Authors: E.C. Subbarao
Abstract: Disruptive inventions in electroceramics arose out of need for greatly improved properties or short-supply of existing materials, or, more importantly, serenpedity. In the case of ceramic capacitors, the key property of the material, dielectric constant, jumped from less than 10 (mica) to 100 (titania) to over 1000 (barium titanate ceramics) to over 10,000 (relaxor ferroelectrics) to over 100,000 (multilayer ceramics). The challenge for miniaturization demanded by integrated circuits was thus met. An excellent insulator such as barium titanate was converted into a good conductor by doping but the unexpected discovery was the abrupt increase in electrical resistivity over a million fold at the Curie temperature, opening new vistas of applications. The disruptive invention of superconductivity in oxide ceramics, that too at easily accessible, above liquid nitrogen, temperatures created unprecedented scientific efforts. The discovery of piezoelectric properties in lead zirconate titanate ceramics totally transformed the entire field of transducers, sensors and actuators. Mixing a piezoelectric ceramic powder and a polymer into a composite with controlled connectivity in 0, 1, 2 or 3 directions led to an unbelievable range of piezoelectric and electrostrictive properties and applications. Ceramics, noted for their opacity, have become endowed with superior electro-optic properties by magical alchemy.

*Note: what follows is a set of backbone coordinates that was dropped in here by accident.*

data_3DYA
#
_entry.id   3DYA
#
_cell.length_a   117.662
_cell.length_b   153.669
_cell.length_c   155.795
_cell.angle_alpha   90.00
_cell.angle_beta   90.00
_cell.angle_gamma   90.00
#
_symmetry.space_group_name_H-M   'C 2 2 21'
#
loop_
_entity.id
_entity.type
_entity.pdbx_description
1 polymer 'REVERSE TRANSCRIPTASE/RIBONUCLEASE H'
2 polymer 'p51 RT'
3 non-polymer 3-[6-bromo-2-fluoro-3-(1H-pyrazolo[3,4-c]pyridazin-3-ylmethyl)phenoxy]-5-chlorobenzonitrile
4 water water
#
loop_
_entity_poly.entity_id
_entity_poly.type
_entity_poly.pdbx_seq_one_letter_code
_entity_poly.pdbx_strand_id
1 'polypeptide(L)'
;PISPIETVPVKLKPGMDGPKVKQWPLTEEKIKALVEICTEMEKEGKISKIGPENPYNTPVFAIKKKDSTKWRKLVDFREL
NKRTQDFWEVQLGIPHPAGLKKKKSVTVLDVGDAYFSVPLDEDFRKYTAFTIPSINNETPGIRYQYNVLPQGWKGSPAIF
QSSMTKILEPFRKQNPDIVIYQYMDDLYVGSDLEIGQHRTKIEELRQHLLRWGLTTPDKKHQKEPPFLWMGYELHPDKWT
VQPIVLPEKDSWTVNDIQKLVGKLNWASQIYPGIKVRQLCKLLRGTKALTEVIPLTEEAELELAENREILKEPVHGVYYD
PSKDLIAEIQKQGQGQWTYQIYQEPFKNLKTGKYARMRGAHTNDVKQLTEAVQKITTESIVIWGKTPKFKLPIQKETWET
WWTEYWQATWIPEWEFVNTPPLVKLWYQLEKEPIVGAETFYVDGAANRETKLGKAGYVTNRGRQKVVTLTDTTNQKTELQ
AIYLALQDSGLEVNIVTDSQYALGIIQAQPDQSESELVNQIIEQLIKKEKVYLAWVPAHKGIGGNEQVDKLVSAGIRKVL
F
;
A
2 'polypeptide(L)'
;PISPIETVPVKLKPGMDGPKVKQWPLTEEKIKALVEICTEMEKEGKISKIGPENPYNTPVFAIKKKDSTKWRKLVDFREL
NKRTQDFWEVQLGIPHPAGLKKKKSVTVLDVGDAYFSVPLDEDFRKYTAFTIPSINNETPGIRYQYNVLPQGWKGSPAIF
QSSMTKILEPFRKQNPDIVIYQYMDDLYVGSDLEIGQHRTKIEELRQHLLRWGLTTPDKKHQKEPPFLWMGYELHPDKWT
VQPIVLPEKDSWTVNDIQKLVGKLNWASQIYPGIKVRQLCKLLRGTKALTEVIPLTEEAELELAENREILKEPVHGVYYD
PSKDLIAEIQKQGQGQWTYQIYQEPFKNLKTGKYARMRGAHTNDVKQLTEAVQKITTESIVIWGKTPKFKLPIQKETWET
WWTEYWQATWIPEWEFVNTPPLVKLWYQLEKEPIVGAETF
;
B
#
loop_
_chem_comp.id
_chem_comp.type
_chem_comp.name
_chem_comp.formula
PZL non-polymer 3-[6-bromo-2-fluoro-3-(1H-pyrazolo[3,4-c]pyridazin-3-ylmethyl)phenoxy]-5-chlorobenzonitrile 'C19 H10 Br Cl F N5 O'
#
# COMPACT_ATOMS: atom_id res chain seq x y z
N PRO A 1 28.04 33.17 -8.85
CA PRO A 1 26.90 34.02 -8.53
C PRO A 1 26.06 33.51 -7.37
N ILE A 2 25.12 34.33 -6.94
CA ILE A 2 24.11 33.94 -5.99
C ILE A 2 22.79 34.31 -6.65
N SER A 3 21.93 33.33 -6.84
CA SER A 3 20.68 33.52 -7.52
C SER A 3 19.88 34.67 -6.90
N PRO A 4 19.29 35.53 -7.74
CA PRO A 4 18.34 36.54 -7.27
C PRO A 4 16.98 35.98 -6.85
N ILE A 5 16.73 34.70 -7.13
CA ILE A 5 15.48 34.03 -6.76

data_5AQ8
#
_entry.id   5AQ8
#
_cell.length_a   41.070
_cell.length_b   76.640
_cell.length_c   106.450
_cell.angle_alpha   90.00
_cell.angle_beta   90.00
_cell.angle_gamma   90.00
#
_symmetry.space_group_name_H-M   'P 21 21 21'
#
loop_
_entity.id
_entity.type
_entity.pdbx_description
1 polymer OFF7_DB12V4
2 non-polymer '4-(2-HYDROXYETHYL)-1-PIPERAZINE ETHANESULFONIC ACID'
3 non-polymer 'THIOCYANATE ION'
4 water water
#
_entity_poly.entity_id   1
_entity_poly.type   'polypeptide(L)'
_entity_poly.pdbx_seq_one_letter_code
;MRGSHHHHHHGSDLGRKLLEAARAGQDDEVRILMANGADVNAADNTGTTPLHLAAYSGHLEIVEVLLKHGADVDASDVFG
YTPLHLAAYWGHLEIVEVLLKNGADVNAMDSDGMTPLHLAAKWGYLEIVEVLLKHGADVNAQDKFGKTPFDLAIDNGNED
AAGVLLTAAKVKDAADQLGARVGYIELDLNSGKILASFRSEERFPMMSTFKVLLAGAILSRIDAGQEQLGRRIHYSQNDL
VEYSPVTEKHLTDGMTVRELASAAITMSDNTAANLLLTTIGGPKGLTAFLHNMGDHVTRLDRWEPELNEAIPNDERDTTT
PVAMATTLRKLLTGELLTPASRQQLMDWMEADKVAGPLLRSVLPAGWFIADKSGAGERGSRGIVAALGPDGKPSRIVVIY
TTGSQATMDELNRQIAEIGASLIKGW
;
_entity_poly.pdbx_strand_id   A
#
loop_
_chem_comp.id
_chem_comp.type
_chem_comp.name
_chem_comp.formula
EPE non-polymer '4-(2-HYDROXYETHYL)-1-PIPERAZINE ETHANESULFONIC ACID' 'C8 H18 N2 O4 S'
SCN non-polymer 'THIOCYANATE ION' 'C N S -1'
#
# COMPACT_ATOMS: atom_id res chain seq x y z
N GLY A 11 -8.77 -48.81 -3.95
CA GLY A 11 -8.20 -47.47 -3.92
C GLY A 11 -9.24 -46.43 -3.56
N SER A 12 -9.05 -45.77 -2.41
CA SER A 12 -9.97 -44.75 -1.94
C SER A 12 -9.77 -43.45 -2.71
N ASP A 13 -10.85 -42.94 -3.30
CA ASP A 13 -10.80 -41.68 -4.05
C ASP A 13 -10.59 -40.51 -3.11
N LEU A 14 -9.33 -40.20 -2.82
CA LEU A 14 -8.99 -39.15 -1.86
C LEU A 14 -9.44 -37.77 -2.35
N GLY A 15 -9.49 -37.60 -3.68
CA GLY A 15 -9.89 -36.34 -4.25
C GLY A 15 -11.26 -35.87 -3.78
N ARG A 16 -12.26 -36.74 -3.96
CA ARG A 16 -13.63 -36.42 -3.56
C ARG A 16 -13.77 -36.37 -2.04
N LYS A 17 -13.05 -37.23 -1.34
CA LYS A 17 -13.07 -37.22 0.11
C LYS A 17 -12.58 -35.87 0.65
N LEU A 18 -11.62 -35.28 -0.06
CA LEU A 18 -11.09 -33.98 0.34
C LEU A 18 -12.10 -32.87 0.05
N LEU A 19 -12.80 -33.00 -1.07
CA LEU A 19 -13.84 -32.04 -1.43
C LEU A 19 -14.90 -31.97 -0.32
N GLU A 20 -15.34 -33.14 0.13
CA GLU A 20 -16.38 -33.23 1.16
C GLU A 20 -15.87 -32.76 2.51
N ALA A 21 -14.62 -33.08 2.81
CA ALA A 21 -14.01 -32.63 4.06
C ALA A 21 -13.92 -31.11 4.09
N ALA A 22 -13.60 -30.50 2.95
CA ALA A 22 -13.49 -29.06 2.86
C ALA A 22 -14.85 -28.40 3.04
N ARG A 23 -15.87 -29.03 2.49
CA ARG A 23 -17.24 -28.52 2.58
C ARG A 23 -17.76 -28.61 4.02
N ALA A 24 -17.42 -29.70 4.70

Authors: Stephen J. Pearton, Wan Tae Lim, Yu Lin Wang, K. Shoo, D.P. Norton, Je Won Lee, F. Ren, John M. Zavada
Abstract: There is strong interest in new forms of transparent, flexible or wearable electronics using non-Si materials deposited at low temperature on cheap substrates. While Si-based thin film transistors (TFTs) are widely used in displays, there are some drawbacks such as light sensitivity and light degradation and low field effect mobility (<1 cm2/Vs). For example, virtually all liquid crystal displays (LCDs) use TFTs imbedded in the panel itself. One of the promising alternatives to use of Si TFTs involves amorphous or nanocrystalline n-type oxide semiconductors. For example, there have been promising results with zinc oxide, indium gallium oxide and zinc tin oxide channels. In this paper, recent progress in these new materials for TFTs is reviewed. It is expected that GaInZnO transistor arrays will be used for driving laminar electroluminescent, organic lightemitting diode (OLED) and LCD displays. These transistors may potentially operate at up to an order of magnitude faster than Si FTFs.
Authors: Robert Schafrik, Robert Sprague